Manganese (Mn) is an essential trace element and is necessary for catalytic processes and acts as a promoter of various enzymes including the brain-specific glutamine synthesis, superoxide dismutase and pyrurate carboxylase (Wedler and Denman, 1984; Keen et al., 2000).
Although (Mn) is in an essential trace elements for brain function, but manganese toxicity has been reported to cause brain disorder and also disturbs heme synthesis (Hundell, 1999; Erikson et al., 2004). However, there is currently no exact recommended dietary allowance for this element although an estimated safe and adequate daily dietary intake of 2-5 mg per day has been recommended (Hurley and Keen, 1987). Inhalded manganese is also well absorbed through respiratory system (Thompson et al., 2006; Rao et al., 2003). Manganese shares many similarities with iron from different point of views including structural, biochemical and physiological functions (Reid et al., 2006). Previous investigation showed that the amount of manganese absorbed in healthy young woman is strongly associated with iron status which gives greater insight into manganese absorption and retention in humans (Finely, 1999).
Right now there is little known about manganese absorption by human body and the exact mechanism by which manganese absorbed, by intestine cells is still matter of speculation. The major aim of this investigation was to study and compare manganese and iron absorption by rat everted gut sac and the effects of various factors on this process.
MATERIALS AND METHODS
All chemicals used in this project were reagent grade and purchased from Sigma Chemical Company UK. Deionized water was used throughout this investigation. Laboratory glassware was soaked overnight in 10% HNO3 and washed three times with distilled water. Male wistar rats purchased from Tehran Pasteur Institute (Iran) and were kept in faculty animal house of Isfahan university medical sciences (Isfahan, Iran) at standard conditions and fed on basal diet and water until their weights reached between 200-250 g.
Animals were fasted 24 h prior to the experiments and they were killed by cervical dislocation. Small intestine was removed, cleaned from debris, washed, blotted dried and weighted. The intestine cut into small pieces and proximal duodenum, proximal jejunum and distal ileum were prepared (Moshtaghie et al., 1996).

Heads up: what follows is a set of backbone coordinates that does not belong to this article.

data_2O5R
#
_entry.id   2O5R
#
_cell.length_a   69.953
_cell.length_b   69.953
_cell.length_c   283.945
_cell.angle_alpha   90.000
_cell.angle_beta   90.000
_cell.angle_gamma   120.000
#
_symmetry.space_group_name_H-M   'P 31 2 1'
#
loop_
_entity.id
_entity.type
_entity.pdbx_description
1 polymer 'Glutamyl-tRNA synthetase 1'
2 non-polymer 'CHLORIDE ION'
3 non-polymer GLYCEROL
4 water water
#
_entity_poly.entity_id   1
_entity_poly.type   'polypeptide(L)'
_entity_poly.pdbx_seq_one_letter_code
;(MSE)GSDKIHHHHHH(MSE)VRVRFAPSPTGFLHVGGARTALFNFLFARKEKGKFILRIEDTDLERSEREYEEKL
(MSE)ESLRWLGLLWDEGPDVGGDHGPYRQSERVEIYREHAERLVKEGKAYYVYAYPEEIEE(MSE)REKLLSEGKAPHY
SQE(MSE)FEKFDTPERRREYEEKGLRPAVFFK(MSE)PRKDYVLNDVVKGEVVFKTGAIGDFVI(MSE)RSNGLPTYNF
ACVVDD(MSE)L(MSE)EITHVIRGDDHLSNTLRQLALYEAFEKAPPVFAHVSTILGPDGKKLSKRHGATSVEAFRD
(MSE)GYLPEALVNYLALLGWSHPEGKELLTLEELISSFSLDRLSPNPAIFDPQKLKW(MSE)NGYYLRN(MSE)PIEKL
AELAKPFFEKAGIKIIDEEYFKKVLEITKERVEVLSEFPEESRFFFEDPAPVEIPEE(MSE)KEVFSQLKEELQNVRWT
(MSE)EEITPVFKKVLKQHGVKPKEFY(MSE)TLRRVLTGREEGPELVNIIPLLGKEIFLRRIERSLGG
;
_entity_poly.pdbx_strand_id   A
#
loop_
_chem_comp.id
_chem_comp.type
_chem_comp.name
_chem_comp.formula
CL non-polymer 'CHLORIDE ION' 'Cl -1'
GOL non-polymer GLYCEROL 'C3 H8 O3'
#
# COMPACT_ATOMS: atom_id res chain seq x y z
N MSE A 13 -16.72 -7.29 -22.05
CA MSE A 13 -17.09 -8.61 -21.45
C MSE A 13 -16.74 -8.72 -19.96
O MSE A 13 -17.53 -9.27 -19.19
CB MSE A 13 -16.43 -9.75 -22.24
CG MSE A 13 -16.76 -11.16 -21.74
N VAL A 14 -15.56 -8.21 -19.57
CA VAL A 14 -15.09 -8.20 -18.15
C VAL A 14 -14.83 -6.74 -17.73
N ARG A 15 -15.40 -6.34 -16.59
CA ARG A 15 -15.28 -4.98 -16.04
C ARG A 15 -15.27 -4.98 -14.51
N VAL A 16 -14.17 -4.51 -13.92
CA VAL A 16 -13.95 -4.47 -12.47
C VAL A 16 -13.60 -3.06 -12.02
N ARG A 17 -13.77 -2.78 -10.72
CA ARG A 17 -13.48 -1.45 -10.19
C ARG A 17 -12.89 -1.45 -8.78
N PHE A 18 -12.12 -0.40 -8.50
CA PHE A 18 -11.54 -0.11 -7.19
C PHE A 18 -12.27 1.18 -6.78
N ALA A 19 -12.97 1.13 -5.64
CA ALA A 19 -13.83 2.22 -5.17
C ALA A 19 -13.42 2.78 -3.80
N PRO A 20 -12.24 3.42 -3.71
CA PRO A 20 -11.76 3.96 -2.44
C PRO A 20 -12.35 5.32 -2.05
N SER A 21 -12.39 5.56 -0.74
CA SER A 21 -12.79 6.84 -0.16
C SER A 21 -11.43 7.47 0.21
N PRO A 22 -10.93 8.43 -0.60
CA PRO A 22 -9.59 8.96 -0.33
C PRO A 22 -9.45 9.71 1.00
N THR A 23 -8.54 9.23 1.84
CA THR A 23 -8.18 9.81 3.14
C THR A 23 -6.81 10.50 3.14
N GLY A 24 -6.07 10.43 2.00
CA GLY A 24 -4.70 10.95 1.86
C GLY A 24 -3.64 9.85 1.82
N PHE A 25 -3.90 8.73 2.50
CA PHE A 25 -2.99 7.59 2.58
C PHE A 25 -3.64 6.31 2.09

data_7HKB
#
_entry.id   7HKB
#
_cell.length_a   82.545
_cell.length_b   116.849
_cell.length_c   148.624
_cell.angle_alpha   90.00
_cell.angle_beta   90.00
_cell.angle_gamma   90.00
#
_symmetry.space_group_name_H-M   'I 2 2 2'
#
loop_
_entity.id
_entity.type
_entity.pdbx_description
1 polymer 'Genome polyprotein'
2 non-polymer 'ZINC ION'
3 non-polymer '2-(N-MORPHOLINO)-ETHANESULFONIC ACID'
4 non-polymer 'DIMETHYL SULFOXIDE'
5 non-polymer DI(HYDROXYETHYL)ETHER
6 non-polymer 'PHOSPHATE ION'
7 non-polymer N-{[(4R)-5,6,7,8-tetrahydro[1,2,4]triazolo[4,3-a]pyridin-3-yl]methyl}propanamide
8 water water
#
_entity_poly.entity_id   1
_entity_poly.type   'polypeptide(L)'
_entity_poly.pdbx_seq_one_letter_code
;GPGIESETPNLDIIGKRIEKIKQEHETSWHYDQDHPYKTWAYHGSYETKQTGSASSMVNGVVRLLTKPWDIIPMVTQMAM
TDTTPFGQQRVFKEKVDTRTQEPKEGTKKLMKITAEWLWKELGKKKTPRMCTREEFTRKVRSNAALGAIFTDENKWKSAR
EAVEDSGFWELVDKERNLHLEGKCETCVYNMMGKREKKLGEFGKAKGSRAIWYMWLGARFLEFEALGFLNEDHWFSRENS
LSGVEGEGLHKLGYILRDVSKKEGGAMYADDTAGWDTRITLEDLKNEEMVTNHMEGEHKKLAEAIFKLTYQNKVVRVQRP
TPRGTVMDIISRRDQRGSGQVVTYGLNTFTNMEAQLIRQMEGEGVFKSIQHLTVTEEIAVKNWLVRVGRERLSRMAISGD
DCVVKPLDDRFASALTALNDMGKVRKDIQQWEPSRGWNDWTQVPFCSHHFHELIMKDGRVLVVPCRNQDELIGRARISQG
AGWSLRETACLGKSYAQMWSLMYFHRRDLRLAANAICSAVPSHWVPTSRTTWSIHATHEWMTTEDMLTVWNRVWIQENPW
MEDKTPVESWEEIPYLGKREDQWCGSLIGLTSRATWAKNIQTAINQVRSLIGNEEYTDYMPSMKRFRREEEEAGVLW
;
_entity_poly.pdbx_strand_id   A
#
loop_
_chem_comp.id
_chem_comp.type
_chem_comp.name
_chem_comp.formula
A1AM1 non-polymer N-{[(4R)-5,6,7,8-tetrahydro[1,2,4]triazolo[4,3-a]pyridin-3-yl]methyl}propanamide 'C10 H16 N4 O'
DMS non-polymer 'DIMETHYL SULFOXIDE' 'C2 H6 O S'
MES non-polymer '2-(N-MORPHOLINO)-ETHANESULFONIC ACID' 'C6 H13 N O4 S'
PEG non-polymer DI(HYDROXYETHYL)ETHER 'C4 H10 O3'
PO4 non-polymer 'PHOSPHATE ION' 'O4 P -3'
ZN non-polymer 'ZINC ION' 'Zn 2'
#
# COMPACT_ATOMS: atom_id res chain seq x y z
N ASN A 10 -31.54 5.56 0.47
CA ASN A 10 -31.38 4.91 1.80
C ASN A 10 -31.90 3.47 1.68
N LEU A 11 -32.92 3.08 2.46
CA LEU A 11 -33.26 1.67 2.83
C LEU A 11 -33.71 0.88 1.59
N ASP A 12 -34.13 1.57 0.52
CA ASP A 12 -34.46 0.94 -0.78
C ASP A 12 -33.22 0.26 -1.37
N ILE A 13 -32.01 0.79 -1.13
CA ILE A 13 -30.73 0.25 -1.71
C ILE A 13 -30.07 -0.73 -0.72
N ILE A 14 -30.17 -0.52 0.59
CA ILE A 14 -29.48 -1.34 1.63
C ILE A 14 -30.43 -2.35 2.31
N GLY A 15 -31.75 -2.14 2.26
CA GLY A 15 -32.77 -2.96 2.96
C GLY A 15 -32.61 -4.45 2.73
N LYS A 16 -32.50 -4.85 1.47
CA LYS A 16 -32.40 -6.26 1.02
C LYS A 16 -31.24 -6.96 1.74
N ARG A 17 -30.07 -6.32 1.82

The segments were everted. The everted gut sacs were filled up with Kerebs Ringer Phosphate (KRP) medium, pH 7.4 and suspended in kerebs ringer phosphate medium with or without iron and/or manganese. The incubation mixture was capped and gassed with O2/CO2 = 95.5 on water bath shaker at 30°C. At the time of intervals the reaction mixture was removed and the concentration of iron and/or manganese inside the sacs was determined. Iron determination was carried out using spectrophotometry and phenanthrolin reagent was used as chromogen (Brithenham, 1979).
Manganese Concentration was determined using flameless-atomic absorption Zemman (Model 23030).
Preparation of iron and manganese citrate complex: Separate stock standard solutions of FeCl3, 6H2O (3.0 mM) and MnCl2, 4H2O (3.0 mM), were prepared in deionized water and mixed with equal vol of 60.0 mM citric acid. The solutions were adjusted to pH 7.4 with 1 M NaOH and Made up to final concentration of 1.5 mM iron and manganese.
Earlier reports have shown that iron absorption occurs through duodenum. In order to study the possible major site of manganese absorption various parts of small intestine were chosen: the proximal 8 cm of duodenum, the proximal 11 cm of jejunum and the distal 14 cm of ileum. Variations in the absorptive surface of three segments compensated by differences in their length. To follow this, EGS was prepared and incubated in kerebs ringer phosphate medium including 100 mg L-1 Mn, for 1 h. It shows that the absorption of Mn by duodenum is approximately 12-14% higher than jejunum and/or lleum respectively (Fig. 1).
|| Mn absorption by the small intestinal segments
||The effect of incubation time on Fe () and Mn () absorption by rat EGS
Next experiments were carried out to study and compare the effects of other factors which may necessary for iron and manganese uptake by EGS. The effects of incubation time on this process was studied first. To follow this, EGS was prepared and incubated into two series of volumetric flasks in kerebs ringer phosphate medium containing 100 mg L-1 Fe and/or Mn as complex with citric acid (1:20).
At intervals time EGS was removed from medium and washed with saline. The iron and manganese containing solution inside the sac were determined and the results show that maximum Fe and Mn uptake occurs within 30-60 min of incubation time, respectively (Fig. 2). Significant reduction by 30% in iron absorption was seen when Mn was added to the medium. The level of iron uptake was then decreased, suggesting that the mucosal cells gradually lose their abilities to take up iron (Fig. 2).